UCLDH seminar: digital geo-spatial inventories along the Silk Roads of Central Asia
05 February 2020, 6:00 pm–8:00 pm
The Central Asia Asian Archaeological Landscape (CAAL) project, based at the UCL Institute of Archaeology, is digitising archaeological heritage across a vast region from the Caspian Sea to western China.
This event is free.
G31, ground floorFoster CourtMalet PlaceLONDONWC1E 7JEUnited Kingdom
There is an astounding range of archaeological heritage in Central Asia, but while many of sites are already protected by state legislation, a very significant number are not. This complex record of the adaption of humans to the diverse Central Asian landscapes is under threat from multiple activities: changing agricultural practices (especially in the context of the climate crisis, with changing patterns of irrigation and hydrology as a result of the collapsing glaciers of the ‘third pole’ in the Himalaya-Hindu Kush mountain ranges), infrastructure schemes, urban expansion and rural depopulation. The future of heritage resources depends on strategic planning, as part of sustainable development policies. This requires a solid, and accessible, platform of information for the local agencies to work with. Numerous teams across the region are digitising existing archives and records, and in doing consolidating the information held by regional institutions and research centres, into a single multilingual geo-spatial database, using the open-source QGIS platform. This will be enhanced by new research, using a combination of photographic and satellite imagery, along with targeted field visits, in order to discover new sites, improve documentation, promote awareness and scholarship, and facilitate policy-making.
The project is creating an online digital inventory, adopting the open-source ARCHES inventory package, developed by the Getty Conservation Institute and the World Monuments Fund. The project is a partnership between institutions from the Republic of Kazakhstan, Kyrgyz Republic, Republic of Tajikistan, Turkmenistan, Republic of Uzbekistan, and the People's Republic of China (Xinjiang Uyghur Autonomous Region). It also includes the International Institute for Central Asian Studies, based in Samarkand, and the ICOMOS International Conservation Centre in Xi'an.
The project has been made possible by the generosity of Arcadia – a charitable fund of Lisbet Rausing and Peter Baldwin.
All are welcome and there will be drinks and discussion after the presentations. Attendance is free but we kindly ask that you register for the event.
This event is organised by UCLDH, which is part of the UCL Institute of Advanced Studies.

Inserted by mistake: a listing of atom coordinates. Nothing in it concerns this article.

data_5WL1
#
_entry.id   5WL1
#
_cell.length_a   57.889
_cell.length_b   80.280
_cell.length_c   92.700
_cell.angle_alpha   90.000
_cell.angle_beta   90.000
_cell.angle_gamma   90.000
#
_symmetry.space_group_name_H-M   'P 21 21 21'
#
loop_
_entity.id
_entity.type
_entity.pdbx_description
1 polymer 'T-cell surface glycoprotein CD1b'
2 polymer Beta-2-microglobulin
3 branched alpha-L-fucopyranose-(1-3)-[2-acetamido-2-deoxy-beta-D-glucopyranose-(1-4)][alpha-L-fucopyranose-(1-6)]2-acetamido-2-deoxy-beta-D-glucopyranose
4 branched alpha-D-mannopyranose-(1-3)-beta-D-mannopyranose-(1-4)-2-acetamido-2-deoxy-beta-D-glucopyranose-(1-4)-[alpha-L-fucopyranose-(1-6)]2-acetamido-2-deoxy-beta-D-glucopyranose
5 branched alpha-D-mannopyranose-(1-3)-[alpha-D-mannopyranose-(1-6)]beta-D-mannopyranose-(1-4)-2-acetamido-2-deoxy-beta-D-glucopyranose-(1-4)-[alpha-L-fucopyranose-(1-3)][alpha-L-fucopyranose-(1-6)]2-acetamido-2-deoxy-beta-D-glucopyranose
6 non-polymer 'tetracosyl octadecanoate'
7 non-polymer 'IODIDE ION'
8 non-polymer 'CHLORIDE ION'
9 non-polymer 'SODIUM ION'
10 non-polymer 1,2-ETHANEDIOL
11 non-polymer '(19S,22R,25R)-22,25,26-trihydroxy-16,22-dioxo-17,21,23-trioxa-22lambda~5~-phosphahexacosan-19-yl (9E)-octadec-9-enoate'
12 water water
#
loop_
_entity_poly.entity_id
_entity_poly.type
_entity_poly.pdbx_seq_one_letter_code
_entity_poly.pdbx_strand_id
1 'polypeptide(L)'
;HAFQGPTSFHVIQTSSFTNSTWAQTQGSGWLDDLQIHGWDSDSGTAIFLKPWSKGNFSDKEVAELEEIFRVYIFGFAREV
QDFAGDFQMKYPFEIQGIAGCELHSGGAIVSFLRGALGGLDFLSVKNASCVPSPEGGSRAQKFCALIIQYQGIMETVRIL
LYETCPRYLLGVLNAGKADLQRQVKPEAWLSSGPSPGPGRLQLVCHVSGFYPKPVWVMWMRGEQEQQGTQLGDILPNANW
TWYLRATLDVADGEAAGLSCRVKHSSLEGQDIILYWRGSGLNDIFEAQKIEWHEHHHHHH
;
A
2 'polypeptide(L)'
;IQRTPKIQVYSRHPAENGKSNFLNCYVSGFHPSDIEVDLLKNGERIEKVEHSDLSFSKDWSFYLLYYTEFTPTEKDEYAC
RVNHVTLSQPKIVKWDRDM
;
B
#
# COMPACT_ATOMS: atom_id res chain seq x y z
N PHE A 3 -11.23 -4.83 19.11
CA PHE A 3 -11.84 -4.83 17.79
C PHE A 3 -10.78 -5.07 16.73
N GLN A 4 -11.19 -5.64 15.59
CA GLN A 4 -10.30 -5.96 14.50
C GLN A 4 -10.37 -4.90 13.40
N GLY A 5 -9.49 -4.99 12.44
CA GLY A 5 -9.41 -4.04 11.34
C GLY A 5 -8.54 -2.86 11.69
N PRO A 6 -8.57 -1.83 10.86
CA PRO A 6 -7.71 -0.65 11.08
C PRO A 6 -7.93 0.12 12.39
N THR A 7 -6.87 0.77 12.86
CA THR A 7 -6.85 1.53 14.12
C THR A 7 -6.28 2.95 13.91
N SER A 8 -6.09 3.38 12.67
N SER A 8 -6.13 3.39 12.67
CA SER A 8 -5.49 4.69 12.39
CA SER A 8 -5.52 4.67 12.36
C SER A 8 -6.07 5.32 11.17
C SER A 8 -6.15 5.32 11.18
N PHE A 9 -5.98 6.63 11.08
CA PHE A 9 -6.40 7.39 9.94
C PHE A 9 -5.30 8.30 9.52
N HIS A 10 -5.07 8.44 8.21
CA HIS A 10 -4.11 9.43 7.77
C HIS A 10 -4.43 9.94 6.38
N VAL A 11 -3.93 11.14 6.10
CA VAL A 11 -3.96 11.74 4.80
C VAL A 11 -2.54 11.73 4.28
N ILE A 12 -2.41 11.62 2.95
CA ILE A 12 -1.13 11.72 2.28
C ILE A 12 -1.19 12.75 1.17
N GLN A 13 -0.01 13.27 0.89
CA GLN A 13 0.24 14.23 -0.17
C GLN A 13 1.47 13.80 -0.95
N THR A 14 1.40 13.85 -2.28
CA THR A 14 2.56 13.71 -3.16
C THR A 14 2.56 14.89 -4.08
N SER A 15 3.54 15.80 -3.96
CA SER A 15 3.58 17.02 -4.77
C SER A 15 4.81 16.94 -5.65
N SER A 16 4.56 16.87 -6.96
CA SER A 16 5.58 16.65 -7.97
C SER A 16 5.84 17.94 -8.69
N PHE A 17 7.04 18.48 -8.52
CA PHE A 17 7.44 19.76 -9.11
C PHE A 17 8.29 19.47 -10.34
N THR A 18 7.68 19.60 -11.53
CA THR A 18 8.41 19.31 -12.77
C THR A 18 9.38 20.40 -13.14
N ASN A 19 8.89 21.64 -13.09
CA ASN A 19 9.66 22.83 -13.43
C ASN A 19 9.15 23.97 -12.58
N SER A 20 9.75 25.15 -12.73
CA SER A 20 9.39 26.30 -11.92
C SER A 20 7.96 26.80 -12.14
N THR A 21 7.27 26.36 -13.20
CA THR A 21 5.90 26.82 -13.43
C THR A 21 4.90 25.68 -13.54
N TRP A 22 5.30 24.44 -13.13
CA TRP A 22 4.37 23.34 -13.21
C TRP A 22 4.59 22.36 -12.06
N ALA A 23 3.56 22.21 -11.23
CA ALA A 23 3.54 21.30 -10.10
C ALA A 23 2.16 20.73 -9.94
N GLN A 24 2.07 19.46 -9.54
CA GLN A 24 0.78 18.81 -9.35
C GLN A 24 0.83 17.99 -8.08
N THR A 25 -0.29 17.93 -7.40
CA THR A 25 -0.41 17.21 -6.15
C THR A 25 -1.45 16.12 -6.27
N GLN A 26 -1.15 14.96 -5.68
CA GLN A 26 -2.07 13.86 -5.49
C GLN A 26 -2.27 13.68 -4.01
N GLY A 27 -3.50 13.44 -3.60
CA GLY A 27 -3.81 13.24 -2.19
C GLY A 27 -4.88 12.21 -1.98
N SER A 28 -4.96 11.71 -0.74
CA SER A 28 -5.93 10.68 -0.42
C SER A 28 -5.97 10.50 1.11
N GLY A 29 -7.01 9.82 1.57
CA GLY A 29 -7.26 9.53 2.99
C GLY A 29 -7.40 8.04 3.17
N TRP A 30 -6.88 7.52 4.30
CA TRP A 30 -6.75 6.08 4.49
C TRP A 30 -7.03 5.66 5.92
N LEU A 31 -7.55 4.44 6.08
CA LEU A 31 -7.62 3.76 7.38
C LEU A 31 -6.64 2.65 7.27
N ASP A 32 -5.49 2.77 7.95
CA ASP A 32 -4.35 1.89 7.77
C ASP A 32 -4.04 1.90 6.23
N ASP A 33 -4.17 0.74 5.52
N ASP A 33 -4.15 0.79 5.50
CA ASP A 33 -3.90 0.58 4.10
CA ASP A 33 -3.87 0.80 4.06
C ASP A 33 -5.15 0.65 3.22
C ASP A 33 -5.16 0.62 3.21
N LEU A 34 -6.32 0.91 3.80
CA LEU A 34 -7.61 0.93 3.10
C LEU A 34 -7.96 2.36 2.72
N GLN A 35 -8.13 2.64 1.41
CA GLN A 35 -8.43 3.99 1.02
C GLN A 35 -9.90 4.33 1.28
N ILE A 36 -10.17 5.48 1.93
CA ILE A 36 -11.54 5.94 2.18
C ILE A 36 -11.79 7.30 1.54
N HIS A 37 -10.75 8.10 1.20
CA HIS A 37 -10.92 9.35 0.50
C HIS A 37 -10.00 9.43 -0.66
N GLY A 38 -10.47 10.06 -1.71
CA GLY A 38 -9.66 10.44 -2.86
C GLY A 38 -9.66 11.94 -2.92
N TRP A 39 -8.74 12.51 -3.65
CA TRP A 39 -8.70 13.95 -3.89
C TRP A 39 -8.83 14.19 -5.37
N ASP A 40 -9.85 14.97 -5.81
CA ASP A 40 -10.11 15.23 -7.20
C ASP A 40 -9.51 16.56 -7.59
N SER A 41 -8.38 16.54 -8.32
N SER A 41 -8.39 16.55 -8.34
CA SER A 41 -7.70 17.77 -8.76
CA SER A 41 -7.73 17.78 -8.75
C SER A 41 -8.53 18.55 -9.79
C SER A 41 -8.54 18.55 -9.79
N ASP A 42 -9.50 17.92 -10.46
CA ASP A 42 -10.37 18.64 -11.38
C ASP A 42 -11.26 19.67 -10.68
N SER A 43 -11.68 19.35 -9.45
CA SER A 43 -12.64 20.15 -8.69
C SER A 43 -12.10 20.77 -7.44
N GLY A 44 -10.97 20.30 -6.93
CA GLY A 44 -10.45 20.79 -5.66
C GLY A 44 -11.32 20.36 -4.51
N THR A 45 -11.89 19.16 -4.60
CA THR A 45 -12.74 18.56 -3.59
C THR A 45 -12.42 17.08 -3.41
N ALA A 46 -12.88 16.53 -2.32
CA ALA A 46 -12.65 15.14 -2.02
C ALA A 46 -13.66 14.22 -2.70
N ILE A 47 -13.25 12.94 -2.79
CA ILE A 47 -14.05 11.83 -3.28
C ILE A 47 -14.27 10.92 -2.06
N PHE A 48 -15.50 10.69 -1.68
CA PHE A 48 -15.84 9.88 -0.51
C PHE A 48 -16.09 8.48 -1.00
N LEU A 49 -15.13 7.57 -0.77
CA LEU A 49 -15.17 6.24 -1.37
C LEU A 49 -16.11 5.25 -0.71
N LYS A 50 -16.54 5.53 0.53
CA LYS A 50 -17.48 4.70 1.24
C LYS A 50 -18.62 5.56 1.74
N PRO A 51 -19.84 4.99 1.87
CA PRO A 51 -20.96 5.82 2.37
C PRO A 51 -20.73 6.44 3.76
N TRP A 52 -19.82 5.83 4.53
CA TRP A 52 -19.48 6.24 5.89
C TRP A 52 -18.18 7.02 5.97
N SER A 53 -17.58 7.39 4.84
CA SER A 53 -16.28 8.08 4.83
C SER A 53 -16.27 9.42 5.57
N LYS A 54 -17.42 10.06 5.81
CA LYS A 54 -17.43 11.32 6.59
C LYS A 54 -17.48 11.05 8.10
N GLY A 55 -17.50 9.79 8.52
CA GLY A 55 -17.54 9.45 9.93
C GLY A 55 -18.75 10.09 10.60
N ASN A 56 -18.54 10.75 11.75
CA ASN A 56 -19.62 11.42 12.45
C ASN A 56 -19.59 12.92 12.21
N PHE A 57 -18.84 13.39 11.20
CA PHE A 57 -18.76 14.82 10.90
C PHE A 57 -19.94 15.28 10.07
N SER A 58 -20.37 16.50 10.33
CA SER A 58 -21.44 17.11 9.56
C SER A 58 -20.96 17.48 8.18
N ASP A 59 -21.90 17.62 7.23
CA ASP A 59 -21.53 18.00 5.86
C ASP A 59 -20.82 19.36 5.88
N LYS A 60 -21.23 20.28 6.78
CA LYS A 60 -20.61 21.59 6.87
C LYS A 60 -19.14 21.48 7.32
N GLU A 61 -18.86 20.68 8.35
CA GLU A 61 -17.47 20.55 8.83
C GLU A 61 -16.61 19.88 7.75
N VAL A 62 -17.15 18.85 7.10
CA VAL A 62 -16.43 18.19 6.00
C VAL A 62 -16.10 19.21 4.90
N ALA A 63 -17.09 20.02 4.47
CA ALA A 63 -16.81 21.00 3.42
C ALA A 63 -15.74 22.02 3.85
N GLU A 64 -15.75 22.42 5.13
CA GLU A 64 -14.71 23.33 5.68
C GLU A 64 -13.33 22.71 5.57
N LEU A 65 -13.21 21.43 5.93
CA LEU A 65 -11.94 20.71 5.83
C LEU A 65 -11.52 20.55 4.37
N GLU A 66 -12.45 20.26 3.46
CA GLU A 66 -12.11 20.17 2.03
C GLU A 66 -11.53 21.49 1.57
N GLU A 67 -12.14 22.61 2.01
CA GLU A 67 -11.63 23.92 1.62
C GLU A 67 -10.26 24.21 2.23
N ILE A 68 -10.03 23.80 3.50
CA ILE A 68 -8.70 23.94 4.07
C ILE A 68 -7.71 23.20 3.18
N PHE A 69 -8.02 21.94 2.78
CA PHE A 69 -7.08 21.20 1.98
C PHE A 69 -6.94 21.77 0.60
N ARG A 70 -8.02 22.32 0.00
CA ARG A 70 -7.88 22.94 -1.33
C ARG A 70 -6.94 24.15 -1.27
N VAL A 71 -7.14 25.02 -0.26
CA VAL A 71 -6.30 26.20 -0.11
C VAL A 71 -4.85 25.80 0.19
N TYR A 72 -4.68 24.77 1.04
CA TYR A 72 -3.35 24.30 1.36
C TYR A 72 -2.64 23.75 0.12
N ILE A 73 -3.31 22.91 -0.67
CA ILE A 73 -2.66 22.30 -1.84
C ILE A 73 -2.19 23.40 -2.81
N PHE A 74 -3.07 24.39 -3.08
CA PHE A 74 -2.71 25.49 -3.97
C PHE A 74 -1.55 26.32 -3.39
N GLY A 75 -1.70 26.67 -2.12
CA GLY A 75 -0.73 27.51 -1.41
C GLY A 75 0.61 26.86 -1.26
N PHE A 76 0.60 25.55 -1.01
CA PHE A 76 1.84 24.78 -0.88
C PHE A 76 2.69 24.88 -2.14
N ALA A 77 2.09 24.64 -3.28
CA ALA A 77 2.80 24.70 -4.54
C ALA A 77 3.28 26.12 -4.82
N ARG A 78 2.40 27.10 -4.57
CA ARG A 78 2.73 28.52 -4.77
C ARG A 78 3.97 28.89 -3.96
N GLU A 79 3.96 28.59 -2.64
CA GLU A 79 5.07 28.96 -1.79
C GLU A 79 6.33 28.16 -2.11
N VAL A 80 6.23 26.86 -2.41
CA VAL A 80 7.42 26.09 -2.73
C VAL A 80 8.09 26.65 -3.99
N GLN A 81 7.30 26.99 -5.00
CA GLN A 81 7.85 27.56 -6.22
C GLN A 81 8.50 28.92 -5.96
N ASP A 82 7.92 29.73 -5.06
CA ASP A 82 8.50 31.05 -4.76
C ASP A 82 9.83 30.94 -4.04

About the Speakers
Tim Williams, Associate Professor in Silk Roads Archaeology. Tim has a background in urban archaeology. Worked in Department of Urban Archaeology, Museum of London, and then English Heritage, before joining UCL Institute of Archaeology in 2002. Undertaken major projects in Beirut (Lebanon) & Merv (Turkmenistan). Current research is focused on urbanism along the Silk Roads, especially Islamic & Central Asian. Undertook the ICOMOS thematic study of the Silk Roads, and working on the South Asian Silk Roads and Maritime Silk Routes projects. Currently Director of the International Centre for Silk Roads Archaeology & Heritage, and Principal Investigator for the Central Asian Archaeological Landscapes project (CAAL), at the UCL Institute of Archaeology.
Dr Gai Jorayev, Research Fellow. Gai has a background in heritage management. Gai is experienced in spatial analyses and modelling, and he leads research initiatives on uses of Unmanned Aerial Vehicles (UAV) in archaeology. He manages the Digital Heritage Laboratory at the UCL Institute of Archaeology and works on Virtual Reality (VR) and Augmented Reality (AR) applications for public outreach, interpretation and education. Using digital documentation techniques for creating detailed, open-access heritage inventory systems, and for monitoring change over time is some of the key areas of research at present.
Dr Marco Nebbia, Research Fellow. Marco is a landscape archaeologist with a keen interest in GIS and remote sensing and the application of these technologies to the management of cultural heritage. His passion for capacity building stems from a more fundamental research curiosity about prehistoric urbanism and the confluence of the local with the global scale of human interaction. On CAAL he is working with our Central Asian partners in developing robust methodologies and uses of GIS technology in documenting archaeological heritage.